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Manitoba premier Greg Selinger appears to back Energy East pipeline

Winnipeg chapter activist Mary Robinson at our No Energy East public forum in Winnipeg, April 11, 2015.

Winnipeg chapter activist Mary Robinson at our No Energy East public forum in Winnipeg, April 11, 2015.

Alberta premier Rachel Notley and Manitoba premier Greg Selinger met in Winnipeg yesterday to discuss climate change, hydro-electric dams and the Energy East pipeline.

While Premier Notley’s climate plan announced in Nov. 2015 allows for a 43 per cent increase in the tar sands, CBC reports, “Selinger praised Notley’s government and its recent commitments to reduce greenhouse gas emissions.” Premier Selinger also commented, “Alberta’s climate leadership plan places the conversation on [the] Energy East [pipeline project] in an improved context as the country moves towards a low carbon future.”

What can we make of that comment?

In June 2015, the Calgary Herald reported, “Energy Minister Marg McCuaig-Boyd says Alberta’s NDP government will work with other provinces to overcome obstacles to the Energy East pipeline.” In Sept. 2015, Bloomberg News reported, “TransCanada’s Energy East line shouldn’t become a ‘political football’, Notley said, adding that she supports that pipeline because it helps create value from Alberta crude.” In Oct. 2015 when Premier Notley met with Ontario premier Kathleen Wynne, the Globe and Mail reported, “Ms. Notley expounded on the value of building Energy East.” That same month, New Brunswick premier Brian Gallant stated after his meeting with her, “It’s very clear that she supports the Energy East pipeline.”

So it’s apparent Premier Notley is an advocate for the Energy East project.

As for her ‘climate leadership’ plan, it has been argued that it was intended to bolster the chances that the Energy East pipeline would be built.

In Nov. 2015, the Globe and Mail commented, “Alberta is hoping to dent fast-rising oil sands emissions in exchange for popular support for pipeline proposals…. Supporters of both [the Energy East and Trans Mountain pipelines] have come out in favour of more stringent environmental controls in the oil sands [after the United States rejected the Keystone XL pipeline].” And the Edmonton Journal also reported that month, “Notley said the new policy won’t guarantee new pipelines will be built, but will broaden the conversation about the merits of energy infrastructure for Alberta, Canada and other jurisdictions.”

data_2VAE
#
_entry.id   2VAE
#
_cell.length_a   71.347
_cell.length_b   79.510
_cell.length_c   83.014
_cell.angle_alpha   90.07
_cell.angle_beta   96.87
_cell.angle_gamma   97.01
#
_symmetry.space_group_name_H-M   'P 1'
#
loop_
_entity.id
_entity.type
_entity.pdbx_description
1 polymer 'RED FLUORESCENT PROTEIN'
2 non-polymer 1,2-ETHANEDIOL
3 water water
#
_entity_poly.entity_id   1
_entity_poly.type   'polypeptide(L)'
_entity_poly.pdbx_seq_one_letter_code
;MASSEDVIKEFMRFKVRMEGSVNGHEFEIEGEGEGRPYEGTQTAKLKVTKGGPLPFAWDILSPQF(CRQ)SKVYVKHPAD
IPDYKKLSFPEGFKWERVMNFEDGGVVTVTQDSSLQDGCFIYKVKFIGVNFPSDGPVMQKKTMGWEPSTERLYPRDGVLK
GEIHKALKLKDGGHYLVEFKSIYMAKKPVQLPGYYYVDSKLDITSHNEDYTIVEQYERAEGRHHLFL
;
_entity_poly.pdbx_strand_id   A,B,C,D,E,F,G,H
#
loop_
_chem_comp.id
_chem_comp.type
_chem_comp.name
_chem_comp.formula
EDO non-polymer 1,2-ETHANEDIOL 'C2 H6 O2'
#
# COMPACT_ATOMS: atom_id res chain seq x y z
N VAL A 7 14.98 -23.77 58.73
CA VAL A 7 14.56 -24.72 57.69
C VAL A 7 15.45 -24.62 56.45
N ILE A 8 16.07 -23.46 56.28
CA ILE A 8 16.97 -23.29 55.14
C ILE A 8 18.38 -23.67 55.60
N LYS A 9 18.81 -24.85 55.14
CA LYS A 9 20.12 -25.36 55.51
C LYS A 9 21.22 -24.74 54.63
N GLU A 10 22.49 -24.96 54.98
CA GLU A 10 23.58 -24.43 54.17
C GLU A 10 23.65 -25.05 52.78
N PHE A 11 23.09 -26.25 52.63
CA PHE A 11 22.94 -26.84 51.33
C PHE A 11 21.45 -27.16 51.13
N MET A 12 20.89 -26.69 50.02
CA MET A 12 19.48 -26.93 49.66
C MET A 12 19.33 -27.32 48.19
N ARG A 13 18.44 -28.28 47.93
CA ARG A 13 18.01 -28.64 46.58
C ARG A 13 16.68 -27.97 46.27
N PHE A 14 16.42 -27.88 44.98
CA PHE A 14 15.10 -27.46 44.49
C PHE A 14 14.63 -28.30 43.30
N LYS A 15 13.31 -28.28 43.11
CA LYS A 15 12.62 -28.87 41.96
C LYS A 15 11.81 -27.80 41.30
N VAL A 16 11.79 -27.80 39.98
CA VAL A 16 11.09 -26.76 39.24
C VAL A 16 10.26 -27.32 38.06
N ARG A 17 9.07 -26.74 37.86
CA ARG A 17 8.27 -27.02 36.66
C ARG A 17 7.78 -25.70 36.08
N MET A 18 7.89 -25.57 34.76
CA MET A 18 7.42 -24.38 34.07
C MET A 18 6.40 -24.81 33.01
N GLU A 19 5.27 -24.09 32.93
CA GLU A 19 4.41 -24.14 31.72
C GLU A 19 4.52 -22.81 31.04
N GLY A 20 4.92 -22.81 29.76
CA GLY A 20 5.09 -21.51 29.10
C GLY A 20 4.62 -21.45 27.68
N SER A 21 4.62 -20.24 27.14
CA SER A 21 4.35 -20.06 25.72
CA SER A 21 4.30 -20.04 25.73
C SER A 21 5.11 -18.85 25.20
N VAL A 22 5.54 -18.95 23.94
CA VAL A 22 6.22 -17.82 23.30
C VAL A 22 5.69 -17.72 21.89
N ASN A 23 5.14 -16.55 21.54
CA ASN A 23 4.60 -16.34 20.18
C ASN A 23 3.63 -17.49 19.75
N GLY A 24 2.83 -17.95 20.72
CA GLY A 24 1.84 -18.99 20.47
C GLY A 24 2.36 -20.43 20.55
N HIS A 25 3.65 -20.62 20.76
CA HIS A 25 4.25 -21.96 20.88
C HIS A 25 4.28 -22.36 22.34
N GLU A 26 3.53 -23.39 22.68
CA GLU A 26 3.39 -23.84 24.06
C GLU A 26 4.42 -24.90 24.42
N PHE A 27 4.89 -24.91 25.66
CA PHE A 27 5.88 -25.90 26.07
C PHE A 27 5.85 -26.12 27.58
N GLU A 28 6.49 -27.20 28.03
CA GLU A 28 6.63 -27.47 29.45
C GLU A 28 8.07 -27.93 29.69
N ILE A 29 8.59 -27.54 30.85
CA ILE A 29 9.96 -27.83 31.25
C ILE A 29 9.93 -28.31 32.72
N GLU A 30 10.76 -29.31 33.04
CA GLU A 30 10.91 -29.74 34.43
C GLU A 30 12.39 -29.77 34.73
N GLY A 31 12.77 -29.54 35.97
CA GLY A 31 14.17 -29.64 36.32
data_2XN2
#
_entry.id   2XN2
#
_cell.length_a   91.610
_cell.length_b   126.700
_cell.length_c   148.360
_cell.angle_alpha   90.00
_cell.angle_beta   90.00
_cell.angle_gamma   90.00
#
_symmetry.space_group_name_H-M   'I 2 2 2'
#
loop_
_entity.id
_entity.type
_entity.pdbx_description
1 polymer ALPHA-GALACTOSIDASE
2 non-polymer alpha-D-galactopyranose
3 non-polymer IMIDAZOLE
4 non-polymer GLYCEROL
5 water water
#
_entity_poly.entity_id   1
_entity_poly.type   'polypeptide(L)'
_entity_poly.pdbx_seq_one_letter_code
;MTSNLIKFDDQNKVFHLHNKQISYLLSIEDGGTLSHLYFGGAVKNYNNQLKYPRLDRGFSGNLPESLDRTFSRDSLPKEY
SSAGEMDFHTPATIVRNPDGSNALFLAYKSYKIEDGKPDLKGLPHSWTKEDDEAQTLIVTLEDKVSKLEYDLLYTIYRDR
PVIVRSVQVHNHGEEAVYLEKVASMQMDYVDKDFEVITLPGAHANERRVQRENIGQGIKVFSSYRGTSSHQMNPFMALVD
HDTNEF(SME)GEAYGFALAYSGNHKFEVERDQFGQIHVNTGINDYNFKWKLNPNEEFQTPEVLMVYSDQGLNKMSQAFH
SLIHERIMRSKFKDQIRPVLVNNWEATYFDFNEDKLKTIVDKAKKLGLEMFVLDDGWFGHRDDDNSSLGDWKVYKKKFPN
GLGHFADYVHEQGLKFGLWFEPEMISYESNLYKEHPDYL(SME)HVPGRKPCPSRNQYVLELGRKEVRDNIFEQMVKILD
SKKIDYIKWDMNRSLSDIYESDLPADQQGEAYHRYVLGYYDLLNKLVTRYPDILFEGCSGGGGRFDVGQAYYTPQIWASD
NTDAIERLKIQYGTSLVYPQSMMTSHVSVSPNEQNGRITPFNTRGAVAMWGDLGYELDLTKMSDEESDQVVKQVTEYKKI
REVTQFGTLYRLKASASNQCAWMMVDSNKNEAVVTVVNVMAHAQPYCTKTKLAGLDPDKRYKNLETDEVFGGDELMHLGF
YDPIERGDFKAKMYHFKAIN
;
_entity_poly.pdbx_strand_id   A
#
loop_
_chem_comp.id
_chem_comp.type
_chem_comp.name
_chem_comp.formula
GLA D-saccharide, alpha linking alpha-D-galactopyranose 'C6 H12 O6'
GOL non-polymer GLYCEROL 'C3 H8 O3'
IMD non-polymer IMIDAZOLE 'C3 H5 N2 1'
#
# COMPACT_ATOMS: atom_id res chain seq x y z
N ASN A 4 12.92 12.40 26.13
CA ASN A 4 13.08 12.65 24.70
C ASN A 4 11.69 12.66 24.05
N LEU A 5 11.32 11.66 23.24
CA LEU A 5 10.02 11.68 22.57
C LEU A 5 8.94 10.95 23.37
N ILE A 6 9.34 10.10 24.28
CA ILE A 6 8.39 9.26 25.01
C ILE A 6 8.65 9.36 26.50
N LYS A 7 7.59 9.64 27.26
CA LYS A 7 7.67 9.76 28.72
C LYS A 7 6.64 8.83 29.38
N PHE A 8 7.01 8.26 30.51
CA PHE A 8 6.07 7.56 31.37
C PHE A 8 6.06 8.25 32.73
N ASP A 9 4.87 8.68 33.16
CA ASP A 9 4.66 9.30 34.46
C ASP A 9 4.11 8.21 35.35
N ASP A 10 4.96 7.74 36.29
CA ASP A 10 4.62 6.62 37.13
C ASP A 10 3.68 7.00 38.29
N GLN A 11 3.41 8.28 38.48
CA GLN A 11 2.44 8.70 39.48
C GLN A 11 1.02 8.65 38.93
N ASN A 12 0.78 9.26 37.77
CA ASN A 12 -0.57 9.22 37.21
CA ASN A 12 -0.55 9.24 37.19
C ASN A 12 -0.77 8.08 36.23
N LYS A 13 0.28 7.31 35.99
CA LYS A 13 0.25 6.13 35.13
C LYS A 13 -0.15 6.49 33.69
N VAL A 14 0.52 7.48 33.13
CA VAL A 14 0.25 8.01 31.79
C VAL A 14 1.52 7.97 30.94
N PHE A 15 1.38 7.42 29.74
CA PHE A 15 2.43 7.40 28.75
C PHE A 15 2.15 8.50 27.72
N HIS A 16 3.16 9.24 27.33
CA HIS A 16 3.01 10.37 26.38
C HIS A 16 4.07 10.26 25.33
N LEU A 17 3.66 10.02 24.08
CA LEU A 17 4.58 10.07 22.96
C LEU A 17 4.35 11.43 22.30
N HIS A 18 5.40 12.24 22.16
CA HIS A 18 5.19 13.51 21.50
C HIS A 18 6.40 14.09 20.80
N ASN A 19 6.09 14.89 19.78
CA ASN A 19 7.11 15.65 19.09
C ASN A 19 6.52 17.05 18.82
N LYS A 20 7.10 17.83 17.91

As such, it’s also very likely that when Premier Selinger says “Alberta’s climate leadership plan places the conversation on Energy East in an improved context” it’s meant to be supportive of the pipeline. That`s certainly the view taken by the Wilderness Committee in Manitoba in a media release they issued yesterday.

The Council of Canadians has worked to have Manitoba oppose the Energy East pipeline.

In April 2015, Council of Canadians chairperson Maude Barlow spoke against the pipeline to 300 people at a public forum in Winnipeg. In a Winnipeg Free Press op-ed at that time, Barlow and Council of Canadians energy and climate justice campaigner Andrea Harden-Donahue wrote, “In Manitoba the affected waterways include the Assiniboine River, Red River and in the Shoal Lake watershed. It also crosses two metres below the sole aqueduct for Winnipeg’s drinking water.” Harden-Donahue’s report Energy East: Where Oil Meets Water further details the waterways in Manitoba put at risk by Energy East.

Our Winnipeg chapter has also been very active opposing Energy East and calling on the National Energy Board to include climate impacts in its review of the pipeline, especially within the Manitoba Energy Justice Coalition. Their May 2015 report found that Energy East threatens the drinking water of more than 60 per cent of Manitoba residents. Winnipeg chapter activist Mary Robinson has commented, “Without considering climate change and listening to people’s voices, any review of the pipeline will be incomplete and illegitimate. This is not something that can be ignored.”

As noted in this overview, the Energy East pipeline would run near the communities of Brandon, Carberry, Falcon Lake, Hamiota, Iles Des Chenes, Portage La Prairie, Rapid City, Ste. Anne, Spruce and Winnipeg. It would also impact the Birdtail Sioux First Nation, the Canupawakpa Dakota First Nation, the Sioux Valley Dakota First Nation, the Dakota Plains First Nation, the Long Plain First Nation and the Dakoto Tipi First Nation.

It is our hope that Premier Selinger will clarify his remarks and indicate his strong opposition to the Energy East pipeline prior the federal-provincial climate change summit promised by Prime Minister Justin Trudeau for mid-March and before the April 19 provincial election in Manitoba. His contact information can be found here.

Further reading
Energy East pipeline = large dams in Manitoba (May 8, 2015)
Sapotaweyak Cree Nation blockades hydro line in Manitoba that could power Energy East pipeline (Jan. 26, 2015)